Yeah, I was pretty much backing up that method you mentioned. It’s pretty much the quickest and will eliminate the guessing game of wiring or soldering.

Try the “bad” button on different wires as well…

It’s not the button. People please read my first post, I replaced the original button now 3 times. It’s not the button itself. I know for a fact it’s not that. It’s something else, something weird.

It has to be something with the PC board. But what?

Haha, I re-read that and I’m thinking it came across wrong. I was trying to back you up as well. He needs to start swapping things around because he’s the only one who can fix this (unless he’s in CA and is surrounded by thousands of SRK members).

Let’s try breaking this down then:

  1. Button doesn’t work in it’s original location.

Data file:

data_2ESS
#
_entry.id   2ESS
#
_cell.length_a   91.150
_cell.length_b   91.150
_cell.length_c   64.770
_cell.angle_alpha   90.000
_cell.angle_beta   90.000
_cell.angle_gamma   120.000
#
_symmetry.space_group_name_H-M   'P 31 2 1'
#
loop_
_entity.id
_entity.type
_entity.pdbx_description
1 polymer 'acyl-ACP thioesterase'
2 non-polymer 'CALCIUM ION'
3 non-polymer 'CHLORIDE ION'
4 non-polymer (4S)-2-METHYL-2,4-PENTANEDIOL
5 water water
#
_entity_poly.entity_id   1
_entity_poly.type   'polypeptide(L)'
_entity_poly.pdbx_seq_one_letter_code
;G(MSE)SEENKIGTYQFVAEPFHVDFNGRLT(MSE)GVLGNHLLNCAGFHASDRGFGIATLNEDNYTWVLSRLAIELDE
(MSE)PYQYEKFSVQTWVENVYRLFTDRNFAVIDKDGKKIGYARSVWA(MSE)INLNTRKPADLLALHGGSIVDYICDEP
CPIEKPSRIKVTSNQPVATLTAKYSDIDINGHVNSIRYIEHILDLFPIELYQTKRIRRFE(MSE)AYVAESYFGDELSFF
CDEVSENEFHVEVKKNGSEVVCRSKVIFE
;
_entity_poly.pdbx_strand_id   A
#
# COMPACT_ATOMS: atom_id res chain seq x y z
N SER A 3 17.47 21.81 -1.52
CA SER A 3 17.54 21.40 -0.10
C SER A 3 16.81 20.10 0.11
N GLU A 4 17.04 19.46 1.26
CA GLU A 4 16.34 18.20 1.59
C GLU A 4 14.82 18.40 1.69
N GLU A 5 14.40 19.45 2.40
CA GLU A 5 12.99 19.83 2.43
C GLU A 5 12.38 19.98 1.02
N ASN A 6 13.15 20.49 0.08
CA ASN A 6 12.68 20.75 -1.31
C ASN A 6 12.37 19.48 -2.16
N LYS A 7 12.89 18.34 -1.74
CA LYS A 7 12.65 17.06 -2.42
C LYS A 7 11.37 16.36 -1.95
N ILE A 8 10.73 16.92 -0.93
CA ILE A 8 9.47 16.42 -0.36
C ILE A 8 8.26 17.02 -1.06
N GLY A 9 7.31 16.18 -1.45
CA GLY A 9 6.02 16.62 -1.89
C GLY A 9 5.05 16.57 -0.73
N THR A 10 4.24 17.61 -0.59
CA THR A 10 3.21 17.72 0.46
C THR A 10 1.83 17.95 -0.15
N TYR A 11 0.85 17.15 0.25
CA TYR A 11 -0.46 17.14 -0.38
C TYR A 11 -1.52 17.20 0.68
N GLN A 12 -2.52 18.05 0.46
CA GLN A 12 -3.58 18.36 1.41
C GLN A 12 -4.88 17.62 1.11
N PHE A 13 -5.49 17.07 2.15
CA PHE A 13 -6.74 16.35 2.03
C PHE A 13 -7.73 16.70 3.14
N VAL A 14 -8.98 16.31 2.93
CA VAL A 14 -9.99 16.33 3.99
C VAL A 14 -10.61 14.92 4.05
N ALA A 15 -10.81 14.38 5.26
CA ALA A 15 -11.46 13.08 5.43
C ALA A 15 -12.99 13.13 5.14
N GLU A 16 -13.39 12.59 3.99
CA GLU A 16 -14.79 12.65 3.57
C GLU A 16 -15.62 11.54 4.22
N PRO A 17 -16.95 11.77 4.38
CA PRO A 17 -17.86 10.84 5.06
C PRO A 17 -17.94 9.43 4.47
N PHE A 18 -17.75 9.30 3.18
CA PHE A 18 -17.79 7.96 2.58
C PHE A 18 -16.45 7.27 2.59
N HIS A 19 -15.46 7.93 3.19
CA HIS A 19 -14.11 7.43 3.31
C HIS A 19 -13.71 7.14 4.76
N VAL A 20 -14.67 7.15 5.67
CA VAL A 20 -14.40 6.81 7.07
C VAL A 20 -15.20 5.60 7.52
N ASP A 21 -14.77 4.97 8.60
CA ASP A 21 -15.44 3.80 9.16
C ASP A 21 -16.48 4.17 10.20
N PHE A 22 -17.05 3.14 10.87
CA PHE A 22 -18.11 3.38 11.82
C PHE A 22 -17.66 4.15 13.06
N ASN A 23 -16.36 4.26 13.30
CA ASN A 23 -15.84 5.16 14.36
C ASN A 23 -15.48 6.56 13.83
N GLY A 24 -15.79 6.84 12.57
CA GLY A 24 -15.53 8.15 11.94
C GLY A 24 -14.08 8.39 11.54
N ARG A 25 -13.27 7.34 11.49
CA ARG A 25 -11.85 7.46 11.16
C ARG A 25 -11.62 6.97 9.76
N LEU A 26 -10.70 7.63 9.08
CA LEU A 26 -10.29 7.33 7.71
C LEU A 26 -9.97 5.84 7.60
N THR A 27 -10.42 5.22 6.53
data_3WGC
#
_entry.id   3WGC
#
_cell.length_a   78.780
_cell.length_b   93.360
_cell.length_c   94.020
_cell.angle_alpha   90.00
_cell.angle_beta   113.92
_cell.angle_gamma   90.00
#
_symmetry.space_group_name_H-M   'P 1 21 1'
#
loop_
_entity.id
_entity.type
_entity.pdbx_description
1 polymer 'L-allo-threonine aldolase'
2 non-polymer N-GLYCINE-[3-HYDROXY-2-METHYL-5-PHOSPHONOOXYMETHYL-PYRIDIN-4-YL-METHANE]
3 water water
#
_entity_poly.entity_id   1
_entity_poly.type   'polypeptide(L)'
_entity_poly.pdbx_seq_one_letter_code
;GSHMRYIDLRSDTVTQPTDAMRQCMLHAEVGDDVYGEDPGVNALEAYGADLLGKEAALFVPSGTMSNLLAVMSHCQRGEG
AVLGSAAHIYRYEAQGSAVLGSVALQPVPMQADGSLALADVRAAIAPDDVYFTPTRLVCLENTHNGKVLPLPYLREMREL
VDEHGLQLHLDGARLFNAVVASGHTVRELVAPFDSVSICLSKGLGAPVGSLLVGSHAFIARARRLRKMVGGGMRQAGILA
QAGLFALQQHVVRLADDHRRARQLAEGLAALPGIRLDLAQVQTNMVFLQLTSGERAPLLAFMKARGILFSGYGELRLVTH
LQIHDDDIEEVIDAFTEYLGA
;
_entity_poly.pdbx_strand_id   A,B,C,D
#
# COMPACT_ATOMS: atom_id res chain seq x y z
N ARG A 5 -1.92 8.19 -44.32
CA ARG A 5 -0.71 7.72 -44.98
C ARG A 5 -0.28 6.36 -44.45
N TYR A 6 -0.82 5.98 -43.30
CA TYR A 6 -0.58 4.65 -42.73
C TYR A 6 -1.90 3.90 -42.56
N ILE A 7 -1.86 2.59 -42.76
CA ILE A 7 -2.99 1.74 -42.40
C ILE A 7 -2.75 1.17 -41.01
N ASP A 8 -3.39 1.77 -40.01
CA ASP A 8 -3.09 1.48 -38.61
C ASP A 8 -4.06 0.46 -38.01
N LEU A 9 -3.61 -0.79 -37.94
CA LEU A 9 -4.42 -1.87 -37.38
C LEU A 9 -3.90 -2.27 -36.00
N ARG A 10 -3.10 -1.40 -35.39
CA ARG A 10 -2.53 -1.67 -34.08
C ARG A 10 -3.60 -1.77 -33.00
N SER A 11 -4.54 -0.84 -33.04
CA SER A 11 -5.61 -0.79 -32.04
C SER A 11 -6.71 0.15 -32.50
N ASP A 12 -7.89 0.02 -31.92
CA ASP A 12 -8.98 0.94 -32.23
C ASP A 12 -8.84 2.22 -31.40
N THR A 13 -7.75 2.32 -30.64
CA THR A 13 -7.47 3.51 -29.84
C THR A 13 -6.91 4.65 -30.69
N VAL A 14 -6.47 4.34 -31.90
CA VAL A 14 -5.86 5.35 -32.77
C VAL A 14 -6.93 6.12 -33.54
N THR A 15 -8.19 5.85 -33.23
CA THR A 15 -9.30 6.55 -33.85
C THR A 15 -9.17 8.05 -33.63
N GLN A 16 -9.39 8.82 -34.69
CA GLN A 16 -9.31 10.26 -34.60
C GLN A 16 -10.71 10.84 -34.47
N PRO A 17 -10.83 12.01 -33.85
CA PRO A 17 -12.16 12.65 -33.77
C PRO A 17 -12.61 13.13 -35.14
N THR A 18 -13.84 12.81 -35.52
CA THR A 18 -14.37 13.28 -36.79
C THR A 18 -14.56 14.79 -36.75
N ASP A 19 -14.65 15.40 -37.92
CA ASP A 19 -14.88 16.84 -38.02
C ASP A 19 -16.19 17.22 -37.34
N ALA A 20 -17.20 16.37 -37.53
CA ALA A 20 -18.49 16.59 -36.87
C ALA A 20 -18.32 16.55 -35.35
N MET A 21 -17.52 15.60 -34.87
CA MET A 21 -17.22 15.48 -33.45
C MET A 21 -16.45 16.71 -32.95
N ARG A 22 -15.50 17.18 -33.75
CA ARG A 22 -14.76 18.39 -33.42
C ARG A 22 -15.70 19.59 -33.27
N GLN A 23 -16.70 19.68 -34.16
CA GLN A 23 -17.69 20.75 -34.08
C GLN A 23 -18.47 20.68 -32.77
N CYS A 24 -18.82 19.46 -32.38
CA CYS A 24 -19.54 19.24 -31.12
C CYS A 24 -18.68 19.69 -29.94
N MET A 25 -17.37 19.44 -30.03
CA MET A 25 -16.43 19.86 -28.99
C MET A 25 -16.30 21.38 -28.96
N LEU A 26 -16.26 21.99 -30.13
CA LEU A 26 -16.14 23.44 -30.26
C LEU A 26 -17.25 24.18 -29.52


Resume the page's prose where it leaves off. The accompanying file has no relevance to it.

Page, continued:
2. Button works fine in a different location.

What could it possibly be aside from the wiring? If you killed a point on the PCB then you should be able to determine that by hooking up the ‘bad’ wire to a ‘good’ button.

1.) Is true
2.) Is true

If it was bad wiring it would have been fixed during one of the 3 resoderings which involved completely resodering the PC Board, the Button, and using new wiring.

So the question is if something got killed on the PC Board than what and how? Because when I originally switched from quick disconnects to just soders there was no touching of the PC Board.

It very well may be something on the PCB then. Desolder the wire from one of your good buttons and connect bad the wire to it. If it doesn’t work then it’s either the wire or the PCB.